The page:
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Autumn feeding ecology of herbivorous wildfowl in the danish wadden sea and impact of food supplies and shooting on movements



Autumn feeding ecology of herbivorous wildfowl in the danish wadden sea and impact of food supplies and shooting on movements



Danish Review of Game Biology 13(4): 2-32



The southern part of the Danish Wadden Sea is an important autumn staging area for Brent Geese (peak numbers 6,000), Wigeon (15,000) and Teal (3,500). In autumn 1985 and 1986 their ecology and movements were studied in relation to food availability and shooting activity. In September-October the wildfowl fed in the tidal zones on a 138 ha Zostera bed. Due to the tide they could only feed from 3 hours before to 3 hours after low tide, and to fulfill their daily energy demands the birds also fed during nightly low water periods. During autumn the above-ground Zostera resources were reduced from 39 tons to 1 ton, the grazing by wildfowl accounting for the major part of the losses. In consequence, feeding efficiency of Brent Geese and Wigeon was hampered. Brent Geese switched to below-ground parts of Zostera, Wigeon abandoned the area. Interspecific exploitative competition became acute, with Brent Goose as the best coping species of the two. In 1985 duck shooting on the mud flats was moderate; in 1986, however, it was intensified displacing the ducks and geese to the southern part of the Zostera bed, which is part of a non-shooting zone. This zone was soon depleted for resources, and the majority of the wildfowl were forced to leave the area earlier than in 1985 even through food was still available in the shooting zone. At night the birds fed in the shooting zone. When the ducks had abandoned the area, shooting ceased, and the protected Brent Goose could remain undisturbed for the rest of the autumn. In October a concentration of ducks built up in the non-shooting zone at the Romo barrage. Here the ducks consumed ripening Suaeda and Atriplex seeds in the salt marshes. Ducks were actively feeding around high tide, during both day and night. In the course of October the seed stock was heavily reduced due to ducks foraging, natural fall-off and wave action, whereupon the majority of the ducks left the area. The remaining ducks rested throughout daytime and flew into the adjacent hinterland at night to feed. The adjacent salt marshes of which parts are shooting zones were not used during daytime, and only irregularly at night. It is concluded that the number of wildfowl was limited by the food resources, and that switching between habitats was linked to depletion of food stocks. Shooting modified movements and caused birds to leave the area prematurely.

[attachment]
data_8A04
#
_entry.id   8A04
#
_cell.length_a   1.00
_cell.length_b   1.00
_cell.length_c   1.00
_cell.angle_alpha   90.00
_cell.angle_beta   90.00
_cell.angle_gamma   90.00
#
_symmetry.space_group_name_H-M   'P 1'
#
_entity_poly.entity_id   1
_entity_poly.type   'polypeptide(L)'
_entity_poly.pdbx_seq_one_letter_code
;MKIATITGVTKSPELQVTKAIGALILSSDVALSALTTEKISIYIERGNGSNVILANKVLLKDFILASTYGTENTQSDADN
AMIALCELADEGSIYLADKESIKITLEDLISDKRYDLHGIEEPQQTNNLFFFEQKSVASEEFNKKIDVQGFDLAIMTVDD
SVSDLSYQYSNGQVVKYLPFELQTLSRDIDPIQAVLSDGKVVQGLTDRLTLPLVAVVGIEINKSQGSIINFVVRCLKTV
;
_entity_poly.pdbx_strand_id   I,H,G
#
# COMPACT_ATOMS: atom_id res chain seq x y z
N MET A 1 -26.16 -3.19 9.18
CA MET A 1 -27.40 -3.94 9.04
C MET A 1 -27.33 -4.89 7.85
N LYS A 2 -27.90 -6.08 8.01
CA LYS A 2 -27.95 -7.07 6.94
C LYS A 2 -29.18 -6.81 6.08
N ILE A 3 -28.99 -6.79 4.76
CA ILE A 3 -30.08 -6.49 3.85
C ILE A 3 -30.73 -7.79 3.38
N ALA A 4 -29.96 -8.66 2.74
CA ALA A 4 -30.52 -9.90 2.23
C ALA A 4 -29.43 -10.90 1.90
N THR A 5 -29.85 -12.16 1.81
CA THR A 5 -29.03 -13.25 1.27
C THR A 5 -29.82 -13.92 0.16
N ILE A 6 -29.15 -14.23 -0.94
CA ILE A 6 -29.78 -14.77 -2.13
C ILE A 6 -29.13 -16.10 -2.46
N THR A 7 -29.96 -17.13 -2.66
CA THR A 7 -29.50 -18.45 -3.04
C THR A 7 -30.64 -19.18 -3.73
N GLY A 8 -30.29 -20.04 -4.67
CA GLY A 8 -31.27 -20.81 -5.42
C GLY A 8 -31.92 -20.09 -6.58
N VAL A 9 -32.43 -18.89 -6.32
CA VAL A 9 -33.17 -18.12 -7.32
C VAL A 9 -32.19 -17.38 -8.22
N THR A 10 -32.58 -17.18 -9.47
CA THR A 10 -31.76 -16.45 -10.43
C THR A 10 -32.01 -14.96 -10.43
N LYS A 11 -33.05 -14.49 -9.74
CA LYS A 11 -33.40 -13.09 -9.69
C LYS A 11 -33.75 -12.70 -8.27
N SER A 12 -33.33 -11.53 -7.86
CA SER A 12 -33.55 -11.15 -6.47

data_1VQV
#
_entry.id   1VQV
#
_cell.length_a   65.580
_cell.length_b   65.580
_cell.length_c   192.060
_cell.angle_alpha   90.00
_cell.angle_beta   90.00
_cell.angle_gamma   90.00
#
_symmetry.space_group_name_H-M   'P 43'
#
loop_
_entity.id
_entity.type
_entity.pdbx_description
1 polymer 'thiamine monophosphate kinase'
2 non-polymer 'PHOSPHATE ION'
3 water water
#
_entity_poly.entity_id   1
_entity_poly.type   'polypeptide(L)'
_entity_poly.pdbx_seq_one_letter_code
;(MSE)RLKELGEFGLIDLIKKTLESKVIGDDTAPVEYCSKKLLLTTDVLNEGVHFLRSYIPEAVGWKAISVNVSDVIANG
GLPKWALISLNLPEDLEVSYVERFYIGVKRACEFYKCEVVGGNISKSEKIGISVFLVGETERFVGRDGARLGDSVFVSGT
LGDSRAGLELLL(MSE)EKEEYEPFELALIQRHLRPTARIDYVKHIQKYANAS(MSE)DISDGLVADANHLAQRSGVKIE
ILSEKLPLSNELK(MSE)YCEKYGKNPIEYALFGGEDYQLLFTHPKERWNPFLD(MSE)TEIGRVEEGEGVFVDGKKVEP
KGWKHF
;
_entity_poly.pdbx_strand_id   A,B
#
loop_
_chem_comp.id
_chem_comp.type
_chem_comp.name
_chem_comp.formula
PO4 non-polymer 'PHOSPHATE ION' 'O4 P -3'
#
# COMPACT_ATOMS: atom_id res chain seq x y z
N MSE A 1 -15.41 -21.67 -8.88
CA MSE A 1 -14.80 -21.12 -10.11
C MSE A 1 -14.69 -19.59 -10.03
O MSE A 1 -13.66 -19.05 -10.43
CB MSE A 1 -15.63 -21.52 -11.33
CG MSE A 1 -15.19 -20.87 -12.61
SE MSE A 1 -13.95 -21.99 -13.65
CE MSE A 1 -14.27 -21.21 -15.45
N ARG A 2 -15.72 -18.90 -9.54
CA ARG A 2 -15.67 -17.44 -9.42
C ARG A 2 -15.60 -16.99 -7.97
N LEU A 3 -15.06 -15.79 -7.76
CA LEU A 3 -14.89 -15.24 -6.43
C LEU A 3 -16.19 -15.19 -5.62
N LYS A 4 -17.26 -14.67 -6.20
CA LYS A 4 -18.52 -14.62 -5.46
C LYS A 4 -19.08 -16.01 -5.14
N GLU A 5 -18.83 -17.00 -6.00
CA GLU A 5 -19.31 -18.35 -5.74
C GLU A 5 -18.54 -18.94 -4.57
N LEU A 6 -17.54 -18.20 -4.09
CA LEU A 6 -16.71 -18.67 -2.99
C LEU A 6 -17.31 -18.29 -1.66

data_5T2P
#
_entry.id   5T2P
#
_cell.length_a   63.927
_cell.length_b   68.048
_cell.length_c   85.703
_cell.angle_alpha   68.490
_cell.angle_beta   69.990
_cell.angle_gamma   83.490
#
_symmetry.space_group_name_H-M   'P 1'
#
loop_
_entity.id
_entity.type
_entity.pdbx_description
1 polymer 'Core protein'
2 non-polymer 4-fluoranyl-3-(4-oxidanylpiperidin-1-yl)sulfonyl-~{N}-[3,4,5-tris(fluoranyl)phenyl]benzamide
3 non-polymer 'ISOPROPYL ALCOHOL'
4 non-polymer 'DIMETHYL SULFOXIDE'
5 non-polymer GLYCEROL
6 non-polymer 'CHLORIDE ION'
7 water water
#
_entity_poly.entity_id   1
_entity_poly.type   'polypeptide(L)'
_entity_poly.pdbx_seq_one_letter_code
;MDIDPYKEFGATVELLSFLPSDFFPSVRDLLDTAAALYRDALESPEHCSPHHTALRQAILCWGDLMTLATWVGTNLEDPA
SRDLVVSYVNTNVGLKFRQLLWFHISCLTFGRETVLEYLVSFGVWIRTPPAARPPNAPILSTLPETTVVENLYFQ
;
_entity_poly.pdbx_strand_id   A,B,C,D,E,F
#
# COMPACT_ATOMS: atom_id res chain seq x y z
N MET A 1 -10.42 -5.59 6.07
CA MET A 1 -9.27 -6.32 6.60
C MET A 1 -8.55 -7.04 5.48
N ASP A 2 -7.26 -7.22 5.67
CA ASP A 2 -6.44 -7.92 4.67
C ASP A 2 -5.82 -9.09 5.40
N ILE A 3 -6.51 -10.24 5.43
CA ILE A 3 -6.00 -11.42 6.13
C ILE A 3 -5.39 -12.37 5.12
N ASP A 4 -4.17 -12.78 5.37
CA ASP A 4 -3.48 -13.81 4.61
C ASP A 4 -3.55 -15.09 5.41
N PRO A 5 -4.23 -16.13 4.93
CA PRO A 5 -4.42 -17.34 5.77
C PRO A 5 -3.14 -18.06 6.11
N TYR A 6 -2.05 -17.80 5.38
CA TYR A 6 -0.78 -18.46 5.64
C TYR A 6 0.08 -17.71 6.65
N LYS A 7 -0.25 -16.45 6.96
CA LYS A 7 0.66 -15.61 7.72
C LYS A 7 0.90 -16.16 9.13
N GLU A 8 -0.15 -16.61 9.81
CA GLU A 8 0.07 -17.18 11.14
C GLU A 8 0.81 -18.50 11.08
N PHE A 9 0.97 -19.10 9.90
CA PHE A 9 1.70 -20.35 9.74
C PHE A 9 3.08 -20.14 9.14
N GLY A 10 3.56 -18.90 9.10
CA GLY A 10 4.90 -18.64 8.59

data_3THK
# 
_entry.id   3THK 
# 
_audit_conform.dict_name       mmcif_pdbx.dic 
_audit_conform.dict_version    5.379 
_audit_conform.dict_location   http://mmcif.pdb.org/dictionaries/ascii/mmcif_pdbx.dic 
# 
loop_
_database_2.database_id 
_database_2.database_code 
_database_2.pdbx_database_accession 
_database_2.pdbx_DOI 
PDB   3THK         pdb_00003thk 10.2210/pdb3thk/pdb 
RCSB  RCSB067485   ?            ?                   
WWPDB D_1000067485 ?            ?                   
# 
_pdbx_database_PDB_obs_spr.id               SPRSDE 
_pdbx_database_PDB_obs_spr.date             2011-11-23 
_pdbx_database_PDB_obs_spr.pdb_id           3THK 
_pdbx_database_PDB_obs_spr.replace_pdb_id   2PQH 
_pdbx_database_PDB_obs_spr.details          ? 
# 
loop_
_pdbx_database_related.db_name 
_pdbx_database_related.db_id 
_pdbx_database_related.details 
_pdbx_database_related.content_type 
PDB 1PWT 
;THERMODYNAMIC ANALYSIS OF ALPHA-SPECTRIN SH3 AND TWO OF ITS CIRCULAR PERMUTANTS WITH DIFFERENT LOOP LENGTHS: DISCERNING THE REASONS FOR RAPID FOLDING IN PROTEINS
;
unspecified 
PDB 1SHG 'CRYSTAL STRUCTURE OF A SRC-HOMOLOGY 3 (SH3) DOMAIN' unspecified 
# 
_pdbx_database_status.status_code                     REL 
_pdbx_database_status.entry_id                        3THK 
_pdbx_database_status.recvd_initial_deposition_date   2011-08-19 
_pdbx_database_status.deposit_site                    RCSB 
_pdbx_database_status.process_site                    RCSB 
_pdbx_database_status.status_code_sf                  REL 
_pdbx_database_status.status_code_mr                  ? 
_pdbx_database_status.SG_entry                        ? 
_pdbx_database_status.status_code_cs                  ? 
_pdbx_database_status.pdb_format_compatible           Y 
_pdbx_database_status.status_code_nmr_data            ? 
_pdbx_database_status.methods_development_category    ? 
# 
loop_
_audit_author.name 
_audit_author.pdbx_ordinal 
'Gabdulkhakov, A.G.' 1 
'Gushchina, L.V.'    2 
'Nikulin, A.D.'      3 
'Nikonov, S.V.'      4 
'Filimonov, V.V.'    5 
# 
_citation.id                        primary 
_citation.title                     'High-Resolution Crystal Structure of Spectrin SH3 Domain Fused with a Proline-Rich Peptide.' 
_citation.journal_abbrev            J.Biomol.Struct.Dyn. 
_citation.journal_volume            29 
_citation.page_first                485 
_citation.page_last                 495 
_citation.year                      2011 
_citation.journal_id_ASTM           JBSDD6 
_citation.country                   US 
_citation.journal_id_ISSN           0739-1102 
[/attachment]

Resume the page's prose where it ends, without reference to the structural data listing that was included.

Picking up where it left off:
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Accession: 004803932

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